Why is Wizards assistant coach Kristi Toliver being paid just $10,000 to do a six-figure job?

It’s been hard for women to break into the coaching ranks of the NBA, but they’ve been making slow and steady progress. Kristi Toliver is proof of that. The Washington Wizards hired Toliver as an assistant coach in October, and she’s received rave reviews from Wizards players and head coach Scott Brooks.

But while NBA assistant coaches typically make upward of $100,000, Howard Megdal of the New York Times reported that Toliver is paid a fraction of that. Toliver is being paid just $10,000 to work as an NBA assistant coach, 1/10 of the typical assistant coach’s salary.

Why is Toliver being paid so little to do a highly coveted, highly skilled job in the NBA? It’s because she’s a WNBA player who takes the floor for the Washington Mystics. Toliver has played in the WNBA for nearly a decade, and joined the Mystics in 2017.

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According to Megdal, the WNBA’s collective bargaining agreement puts a cap on what every team can pay their players for offseason work. And because the Wizards and the Mystics are both owned by Ted Leonsis’ Monumental Sports & Entertainment, the NBA and WNBA decided that Toliver would have to be paid from the pool of $50,000 each team gets to pay players for offseason work. Most of that money has already been allocated to Elena Delle Donne, who does promotional work for the Mystics during the offseason. Toliver’s getting what’s left.

Washington Wizards assistant coach Kristi Toliver is paid significantly less than other NBA assistant coaches, thanks to the WNBA’s collective bargaining agreement. (AP Photo/Nick Wass)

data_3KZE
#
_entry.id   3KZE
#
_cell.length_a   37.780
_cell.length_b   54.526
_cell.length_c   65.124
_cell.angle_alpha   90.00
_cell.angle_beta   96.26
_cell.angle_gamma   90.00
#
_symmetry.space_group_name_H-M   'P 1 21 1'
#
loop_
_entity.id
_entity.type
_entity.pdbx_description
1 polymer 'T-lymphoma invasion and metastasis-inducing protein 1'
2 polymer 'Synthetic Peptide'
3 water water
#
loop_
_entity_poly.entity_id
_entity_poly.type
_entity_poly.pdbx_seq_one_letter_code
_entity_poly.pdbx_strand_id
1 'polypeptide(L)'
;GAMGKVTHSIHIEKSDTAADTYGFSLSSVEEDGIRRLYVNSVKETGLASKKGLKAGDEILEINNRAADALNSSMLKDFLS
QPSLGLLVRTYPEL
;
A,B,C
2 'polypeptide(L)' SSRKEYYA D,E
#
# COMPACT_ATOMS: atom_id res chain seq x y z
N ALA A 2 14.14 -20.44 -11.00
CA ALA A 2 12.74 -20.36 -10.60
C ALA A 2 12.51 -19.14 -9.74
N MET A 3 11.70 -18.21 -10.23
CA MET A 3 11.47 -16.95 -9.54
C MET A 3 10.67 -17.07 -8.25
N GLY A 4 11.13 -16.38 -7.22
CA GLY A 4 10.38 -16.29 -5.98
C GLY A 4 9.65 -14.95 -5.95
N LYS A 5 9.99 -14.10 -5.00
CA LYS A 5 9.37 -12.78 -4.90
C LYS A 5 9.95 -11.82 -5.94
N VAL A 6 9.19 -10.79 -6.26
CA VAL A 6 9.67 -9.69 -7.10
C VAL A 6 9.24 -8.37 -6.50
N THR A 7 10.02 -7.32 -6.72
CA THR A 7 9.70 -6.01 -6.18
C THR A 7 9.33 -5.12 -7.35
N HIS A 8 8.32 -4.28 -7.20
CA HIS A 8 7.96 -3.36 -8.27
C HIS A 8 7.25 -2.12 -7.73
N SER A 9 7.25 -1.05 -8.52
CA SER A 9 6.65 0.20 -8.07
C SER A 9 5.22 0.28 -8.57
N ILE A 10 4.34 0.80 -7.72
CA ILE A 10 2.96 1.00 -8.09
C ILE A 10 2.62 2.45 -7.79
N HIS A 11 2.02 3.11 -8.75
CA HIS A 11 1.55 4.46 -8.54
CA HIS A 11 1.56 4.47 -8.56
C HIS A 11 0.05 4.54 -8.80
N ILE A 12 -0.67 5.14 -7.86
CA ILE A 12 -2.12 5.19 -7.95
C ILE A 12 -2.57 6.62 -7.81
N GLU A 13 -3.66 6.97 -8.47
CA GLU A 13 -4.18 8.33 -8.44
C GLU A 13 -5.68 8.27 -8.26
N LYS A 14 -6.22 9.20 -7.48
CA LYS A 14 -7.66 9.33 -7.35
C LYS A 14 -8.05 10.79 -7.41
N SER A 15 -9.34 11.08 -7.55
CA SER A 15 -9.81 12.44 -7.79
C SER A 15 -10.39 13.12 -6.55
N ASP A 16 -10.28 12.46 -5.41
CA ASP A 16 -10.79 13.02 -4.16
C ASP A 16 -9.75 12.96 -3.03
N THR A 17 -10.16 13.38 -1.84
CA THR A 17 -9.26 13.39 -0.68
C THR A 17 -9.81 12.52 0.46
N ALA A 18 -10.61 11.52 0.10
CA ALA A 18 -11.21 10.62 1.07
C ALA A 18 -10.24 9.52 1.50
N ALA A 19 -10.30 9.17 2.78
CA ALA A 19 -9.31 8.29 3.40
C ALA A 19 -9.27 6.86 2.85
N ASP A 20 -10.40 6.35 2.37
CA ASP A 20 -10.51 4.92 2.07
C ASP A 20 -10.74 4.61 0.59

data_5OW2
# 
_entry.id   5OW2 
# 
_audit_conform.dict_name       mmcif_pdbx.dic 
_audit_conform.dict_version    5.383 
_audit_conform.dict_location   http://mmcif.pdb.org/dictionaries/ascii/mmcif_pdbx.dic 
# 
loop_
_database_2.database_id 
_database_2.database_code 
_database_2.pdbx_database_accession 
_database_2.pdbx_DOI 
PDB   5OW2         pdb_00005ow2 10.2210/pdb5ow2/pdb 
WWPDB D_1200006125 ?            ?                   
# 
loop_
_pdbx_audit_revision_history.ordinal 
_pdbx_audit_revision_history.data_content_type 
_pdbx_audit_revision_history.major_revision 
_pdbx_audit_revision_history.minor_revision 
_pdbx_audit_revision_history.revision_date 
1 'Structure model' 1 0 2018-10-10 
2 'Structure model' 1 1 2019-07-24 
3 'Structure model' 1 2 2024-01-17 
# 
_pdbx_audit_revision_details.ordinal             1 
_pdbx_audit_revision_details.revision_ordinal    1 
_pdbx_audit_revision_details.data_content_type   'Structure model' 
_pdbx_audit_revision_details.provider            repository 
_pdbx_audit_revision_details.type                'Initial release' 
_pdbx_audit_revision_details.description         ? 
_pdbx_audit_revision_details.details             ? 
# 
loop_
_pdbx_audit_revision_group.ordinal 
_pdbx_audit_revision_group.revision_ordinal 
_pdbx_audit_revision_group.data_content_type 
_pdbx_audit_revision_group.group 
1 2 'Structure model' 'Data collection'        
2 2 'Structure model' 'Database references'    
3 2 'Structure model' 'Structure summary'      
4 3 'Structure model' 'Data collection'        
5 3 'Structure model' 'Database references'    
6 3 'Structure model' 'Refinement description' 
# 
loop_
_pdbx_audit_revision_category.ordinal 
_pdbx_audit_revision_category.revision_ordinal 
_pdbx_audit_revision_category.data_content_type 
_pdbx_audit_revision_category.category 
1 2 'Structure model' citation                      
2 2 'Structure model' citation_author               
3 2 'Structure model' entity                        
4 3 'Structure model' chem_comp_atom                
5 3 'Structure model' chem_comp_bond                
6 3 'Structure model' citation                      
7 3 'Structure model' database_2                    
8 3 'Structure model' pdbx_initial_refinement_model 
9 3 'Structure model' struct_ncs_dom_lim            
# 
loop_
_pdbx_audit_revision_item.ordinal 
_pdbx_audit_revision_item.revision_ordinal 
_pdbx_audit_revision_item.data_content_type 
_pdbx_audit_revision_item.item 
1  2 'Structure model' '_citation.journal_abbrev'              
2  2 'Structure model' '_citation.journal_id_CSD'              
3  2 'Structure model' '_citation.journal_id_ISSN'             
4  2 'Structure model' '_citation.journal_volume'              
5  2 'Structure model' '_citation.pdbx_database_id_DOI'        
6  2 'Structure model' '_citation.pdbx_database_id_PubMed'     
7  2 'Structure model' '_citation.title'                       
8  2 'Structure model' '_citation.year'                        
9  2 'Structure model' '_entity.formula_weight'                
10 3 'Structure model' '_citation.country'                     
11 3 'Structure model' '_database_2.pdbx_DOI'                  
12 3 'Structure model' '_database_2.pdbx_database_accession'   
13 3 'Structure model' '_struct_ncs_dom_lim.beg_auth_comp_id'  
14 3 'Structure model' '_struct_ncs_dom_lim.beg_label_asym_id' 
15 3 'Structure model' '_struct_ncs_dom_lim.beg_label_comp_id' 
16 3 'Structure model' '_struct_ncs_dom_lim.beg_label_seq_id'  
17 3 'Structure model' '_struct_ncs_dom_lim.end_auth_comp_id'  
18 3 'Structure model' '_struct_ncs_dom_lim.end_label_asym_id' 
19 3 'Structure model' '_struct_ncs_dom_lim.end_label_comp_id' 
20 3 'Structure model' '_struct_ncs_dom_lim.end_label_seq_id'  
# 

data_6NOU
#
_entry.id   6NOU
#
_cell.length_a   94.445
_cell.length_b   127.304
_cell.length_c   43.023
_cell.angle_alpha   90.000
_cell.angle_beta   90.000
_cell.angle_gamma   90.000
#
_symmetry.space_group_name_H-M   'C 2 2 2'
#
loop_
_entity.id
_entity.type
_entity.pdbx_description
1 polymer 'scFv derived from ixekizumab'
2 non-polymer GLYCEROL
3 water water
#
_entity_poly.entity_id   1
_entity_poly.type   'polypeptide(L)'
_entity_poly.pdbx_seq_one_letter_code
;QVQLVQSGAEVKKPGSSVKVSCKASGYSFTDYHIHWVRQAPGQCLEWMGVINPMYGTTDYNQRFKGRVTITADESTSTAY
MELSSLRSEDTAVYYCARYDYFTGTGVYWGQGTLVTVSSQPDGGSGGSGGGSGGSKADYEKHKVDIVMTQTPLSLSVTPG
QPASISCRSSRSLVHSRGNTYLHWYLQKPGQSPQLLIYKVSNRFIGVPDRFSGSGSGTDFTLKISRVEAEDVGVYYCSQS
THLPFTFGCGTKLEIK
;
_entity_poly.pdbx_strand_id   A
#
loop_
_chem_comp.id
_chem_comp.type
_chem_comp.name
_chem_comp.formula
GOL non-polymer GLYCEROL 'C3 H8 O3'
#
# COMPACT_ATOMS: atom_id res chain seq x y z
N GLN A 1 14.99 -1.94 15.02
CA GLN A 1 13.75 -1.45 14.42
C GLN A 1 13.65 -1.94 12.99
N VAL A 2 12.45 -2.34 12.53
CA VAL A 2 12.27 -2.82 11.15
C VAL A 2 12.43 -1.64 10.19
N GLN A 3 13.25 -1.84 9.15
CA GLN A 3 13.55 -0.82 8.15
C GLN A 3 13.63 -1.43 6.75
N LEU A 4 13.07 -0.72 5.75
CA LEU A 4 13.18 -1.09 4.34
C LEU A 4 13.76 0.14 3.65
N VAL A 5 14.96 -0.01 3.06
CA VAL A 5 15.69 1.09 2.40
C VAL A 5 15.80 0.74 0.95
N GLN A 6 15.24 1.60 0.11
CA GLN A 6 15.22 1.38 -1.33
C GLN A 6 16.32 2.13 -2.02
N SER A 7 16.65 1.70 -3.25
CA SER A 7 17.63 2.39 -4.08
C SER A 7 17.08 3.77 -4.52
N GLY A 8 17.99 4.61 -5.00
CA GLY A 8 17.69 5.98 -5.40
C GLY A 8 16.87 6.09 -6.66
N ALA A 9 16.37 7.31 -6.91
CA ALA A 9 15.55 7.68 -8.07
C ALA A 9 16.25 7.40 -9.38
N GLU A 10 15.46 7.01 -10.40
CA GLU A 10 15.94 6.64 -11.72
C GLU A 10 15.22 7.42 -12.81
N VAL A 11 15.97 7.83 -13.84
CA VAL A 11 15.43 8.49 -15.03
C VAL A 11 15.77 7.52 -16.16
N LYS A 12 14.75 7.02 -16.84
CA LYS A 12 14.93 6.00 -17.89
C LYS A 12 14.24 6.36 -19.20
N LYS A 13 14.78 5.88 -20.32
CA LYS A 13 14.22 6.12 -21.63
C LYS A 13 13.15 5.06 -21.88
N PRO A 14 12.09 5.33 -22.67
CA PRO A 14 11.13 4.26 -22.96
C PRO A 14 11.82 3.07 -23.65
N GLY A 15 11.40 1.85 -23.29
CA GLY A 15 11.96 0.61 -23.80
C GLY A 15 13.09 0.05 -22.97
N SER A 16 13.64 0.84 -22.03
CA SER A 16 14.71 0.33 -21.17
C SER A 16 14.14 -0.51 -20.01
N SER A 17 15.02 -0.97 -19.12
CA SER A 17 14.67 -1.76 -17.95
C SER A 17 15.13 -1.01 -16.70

Washington Wizards assistant coach Kristi Toliver is paid significantly less than other NBA assistant coaches, thanks to the WNBA’s collective bargaining agreement. (AP Photo/Nick Wass)

It’s easy to see the thought process behind the decision, since the Wizards and Mystics are owned by the same guy. But that doesn’t mean the decision makes sense. Toliver isn’t doing promotional work for the Mystics, like Elena Delle Donne. She’s doing work in her chosen field that’s completely unrelated to the Mystics. Toliver was brought in by the Wizards because of her talent and experience, not because of any relationship to the greater Leonsis sports empire. She was brought in as a professional, and she deserves to be paid like one.

The Wizards agreed. They fought the league’s decision with Toliver, arguing that she should be paid more than the $10,000 the Mystics could allocate for her. The league ruled against them, but Toliver decided to take the job anyway, though it wasn’t an easy decision. She could have done what many of her colleagues do and make big money playing overseas. Taking the position with the Wizards meant that she would get a chance to rest her body, but she’d have to forgo the big paycheck and get paid like an intern to do a job that everyone else is paid six figures to do. In the end, she chose to fulfill her long-held dream of coaching in the NBA, a decision made much harder by the NBA and WNBA’s ruling.


Things are changing in the WNBA. The cap for offseason pay was part of a previous collective bargaining agreement, which WNBA players opted out of last year. A player like Toliver, a well-respected competitor who has been immensely successful in her career, speaking out about this publicly could lead to a change when a new CBA is negotiated. Megdal said in the Times that it’s “expected that the league will be open to changes in the new CBA that allow for WNBA players to receive more than they currently do for NBA work.”

If that’s true, that’s good news for Toliver — and for the many women who will undoubtedly follow in her footsteps.

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